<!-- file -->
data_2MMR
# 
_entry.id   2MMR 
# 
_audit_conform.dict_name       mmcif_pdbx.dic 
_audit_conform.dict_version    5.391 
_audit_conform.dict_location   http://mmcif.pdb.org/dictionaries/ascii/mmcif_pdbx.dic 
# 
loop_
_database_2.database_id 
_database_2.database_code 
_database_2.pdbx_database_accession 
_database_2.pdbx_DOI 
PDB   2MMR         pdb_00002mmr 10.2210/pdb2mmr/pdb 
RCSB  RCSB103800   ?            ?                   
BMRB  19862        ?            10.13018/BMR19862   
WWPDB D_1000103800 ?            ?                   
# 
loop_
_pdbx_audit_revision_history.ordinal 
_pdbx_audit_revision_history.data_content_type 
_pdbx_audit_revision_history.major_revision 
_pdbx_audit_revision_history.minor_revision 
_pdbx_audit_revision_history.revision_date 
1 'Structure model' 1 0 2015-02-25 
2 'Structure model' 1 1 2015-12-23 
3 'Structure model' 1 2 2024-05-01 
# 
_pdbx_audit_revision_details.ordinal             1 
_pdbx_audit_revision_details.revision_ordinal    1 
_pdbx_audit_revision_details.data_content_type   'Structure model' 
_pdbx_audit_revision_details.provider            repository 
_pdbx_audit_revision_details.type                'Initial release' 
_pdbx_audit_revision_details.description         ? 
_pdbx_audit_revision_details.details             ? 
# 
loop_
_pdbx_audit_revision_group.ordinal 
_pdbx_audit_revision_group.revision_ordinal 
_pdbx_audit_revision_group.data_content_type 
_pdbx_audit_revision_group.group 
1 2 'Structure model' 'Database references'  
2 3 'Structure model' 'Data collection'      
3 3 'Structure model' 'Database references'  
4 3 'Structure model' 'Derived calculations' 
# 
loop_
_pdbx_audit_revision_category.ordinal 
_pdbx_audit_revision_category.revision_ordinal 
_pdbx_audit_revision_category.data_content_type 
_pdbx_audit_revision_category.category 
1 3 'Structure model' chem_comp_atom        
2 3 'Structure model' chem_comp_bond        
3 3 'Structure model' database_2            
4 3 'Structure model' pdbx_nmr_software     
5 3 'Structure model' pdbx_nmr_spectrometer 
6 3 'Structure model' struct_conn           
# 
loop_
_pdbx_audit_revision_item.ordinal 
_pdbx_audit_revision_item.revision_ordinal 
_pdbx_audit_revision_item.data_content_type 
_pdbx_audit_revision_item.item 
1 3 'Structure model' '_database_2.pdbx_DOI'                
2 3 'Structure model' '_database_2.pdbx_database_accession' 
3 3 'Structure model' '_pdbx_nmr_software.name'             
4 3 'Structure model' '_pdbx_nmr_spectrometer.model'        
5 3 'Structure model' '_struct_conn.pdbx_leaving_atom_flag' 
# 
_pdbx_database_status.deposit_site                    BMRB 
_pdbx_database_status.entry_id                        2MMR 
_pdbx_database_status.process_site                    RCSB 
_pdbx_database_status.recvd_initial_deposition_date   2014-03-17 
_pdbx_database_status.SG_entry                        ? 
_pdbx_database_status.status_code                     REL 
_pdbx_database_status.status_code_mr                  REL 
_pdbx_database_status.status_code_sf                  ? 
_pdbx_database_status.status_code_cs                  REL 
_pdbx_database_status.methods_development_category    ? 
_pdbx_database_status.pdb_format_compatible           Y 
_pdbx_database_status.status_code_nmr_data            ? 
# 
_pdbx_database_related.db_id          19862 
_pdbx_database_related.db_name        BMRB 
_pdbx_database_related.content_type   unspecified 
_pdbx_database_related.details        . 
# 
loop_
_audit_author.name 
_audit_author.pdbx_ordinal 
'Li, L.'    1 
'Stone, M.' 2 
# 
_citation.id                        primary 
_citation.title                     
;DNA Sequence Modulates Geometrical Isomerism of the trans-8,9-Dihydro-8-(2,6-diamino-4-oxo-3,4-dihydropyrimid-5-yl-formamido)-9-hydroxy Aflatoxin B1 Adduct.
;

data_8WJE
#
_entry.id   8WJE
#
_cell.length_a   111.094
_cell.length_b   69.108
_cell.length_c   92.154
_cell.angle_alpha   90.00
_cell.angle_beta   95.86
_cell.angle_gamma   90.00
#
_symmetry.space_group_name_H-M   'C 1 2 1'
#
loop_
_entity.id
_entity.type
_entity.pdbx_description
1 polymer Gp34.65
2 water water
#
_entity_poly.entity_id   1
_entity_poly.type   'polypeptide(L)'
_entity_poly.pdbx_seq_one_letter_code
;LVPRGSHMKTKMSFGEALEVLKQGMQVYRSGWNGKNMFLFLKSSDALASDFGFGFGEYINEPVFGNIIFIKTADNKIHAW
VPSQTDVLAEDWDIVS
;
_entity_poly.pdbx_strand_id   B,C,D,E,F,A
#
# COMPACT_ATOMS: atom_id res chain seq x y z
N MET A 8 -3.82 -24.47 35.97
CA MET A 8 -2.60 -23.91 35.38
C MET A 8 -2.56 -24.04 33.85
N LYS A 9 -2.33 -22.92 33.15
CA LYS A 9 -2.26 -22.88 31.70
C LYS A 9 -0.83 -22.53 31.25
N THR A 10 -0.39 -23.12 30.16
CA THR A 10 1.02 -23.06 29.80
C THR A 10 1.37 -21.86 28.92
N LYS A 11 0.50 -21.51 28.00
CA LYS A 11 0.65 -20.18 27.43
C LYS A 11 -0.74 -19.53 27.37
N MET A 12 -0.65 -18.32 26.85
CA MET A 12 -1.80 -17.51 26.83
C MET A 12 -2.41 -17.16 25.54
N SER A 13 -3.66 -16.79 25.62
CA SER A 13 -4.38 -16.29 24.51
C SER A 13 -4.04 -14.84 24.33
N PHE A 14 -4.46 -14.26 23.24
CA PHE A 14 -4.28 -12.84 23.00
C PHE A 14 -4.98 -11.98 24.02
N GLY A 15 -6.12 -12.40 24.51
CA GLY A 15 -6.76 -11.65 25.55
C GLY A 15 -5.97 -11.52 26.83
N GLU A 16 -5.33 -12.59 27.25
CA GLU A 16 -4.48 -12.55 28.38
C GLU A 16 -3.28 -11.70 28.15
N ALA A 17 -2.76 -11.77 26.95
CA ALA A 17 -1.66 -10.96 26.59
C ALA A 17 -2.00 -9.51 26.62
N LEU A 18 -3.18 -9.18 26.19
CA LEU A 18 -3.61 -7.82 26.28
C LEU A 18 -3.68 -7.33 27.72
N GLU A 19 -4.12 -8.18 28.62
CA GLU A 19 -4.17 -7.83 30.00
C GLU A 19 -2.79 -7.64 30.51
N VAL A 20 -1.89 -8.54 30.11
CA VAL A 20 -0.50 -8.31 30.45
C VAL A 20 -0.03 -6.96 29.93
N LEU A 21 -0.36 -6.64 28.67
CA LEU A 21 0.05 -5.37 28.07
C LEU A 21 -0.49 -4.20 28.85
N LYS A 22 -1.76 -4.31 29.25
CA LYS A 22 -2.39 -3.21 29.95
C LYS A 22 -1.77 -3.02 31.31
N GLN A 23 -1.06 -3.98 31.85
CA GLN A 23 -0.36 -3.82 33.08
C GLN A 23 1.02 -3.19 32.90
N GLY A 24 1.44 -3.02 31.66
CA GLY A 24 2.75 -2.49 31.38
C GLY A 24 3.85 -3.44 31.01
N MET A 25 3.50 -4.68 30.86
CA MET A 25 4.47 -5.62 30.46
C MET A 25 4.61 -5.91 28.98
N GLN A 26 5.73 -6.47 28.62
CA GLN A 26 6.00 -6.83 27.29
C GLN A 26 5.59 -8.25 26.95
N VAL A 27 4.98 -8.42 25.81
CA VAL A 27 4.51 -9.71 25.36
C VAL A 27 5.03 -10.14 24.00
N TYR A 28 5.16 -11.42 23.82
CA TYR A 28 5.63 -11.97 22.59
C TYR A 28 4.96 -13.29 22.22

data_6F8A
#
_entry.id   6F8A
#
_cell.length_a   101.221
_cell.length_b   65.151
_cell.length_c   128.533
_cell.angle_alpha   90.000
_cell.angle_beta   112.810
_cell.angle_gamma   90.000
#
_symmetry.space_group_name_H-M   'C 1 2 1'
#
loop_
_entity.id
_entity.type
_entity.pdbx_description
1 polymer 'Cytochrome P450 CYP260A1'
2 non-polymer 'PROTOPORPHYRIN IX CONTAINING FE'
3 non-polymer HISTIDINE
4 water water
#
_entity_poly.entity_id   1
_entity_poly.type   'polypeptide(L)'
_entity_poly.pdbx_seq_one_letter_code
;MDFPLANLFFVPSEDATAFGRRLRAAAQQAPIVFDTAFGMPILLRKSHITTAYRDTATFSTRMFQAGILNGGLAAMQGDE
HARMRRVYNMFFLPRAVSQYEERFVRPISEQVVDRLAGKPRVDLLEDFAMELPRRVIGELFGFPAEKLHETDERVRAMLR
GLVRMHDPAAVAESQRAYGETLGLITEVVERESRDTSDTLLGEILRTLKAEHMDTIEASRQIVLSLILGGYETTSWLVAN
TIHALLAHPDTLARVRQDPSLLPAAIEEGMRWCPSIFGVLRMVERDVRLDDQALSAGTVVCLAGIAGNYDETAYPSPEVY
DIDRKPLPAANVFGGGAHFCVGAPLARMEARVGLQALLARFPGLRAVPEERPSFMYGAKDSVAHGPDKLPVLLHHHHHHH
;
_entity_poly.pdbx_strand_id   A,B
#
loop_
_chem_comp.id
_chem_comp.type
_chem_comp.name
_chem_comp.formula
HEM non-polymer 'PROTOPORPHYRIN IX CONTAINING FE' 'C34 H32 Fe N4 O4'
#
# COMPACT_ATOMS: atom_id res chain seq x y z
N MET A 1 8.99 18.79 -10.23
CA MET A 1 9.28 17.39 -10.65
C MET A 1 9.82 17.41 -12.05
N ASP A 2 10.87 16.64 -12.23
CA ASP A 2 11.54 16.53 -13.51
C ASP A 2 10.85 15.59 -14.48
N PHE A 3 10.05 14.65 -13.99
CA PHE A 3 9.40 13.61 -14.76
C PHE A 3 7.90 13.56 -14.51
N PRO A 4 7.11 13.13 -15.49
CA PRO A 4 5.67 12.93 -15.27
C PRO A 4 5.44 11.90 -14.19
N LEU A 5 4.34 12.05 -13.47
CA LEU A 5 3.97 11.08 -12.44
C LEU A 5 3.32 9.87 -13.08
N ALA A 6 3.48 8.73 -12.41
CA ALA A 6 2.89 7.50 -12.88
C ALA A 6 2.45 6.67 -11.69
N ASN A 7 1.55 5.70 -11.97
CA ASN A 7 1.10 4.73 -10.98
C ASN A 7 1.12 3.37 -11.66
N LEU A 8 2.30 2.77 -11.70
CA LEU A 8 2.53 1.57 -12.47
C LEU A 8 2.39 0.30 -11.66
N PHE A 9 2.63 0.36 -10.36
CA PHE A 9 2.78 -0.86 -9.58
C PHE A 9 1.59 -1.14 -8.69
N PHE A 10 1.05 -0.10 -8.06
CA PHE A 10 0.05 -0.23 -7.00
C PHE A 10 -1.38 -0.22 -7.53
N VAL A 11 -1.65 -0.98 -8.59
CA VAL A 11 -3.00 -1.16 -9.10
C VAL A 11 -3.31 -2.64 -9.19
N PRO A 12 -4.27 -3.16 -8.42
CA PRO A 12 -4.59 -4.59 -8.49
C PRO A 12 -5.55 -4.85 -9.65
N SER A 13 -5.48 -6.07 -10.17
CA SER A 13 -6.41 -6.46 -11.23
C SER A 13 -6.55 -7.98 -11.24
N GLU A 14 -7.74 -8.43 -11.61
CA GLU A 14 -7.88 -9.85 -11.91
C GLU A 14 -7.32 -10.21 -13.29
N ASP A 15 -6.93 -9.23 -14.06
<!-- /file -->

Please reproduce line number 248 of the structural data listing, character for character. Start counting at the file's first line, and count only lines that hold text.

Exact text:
C ALA A 6 2.45 6.67 -11.69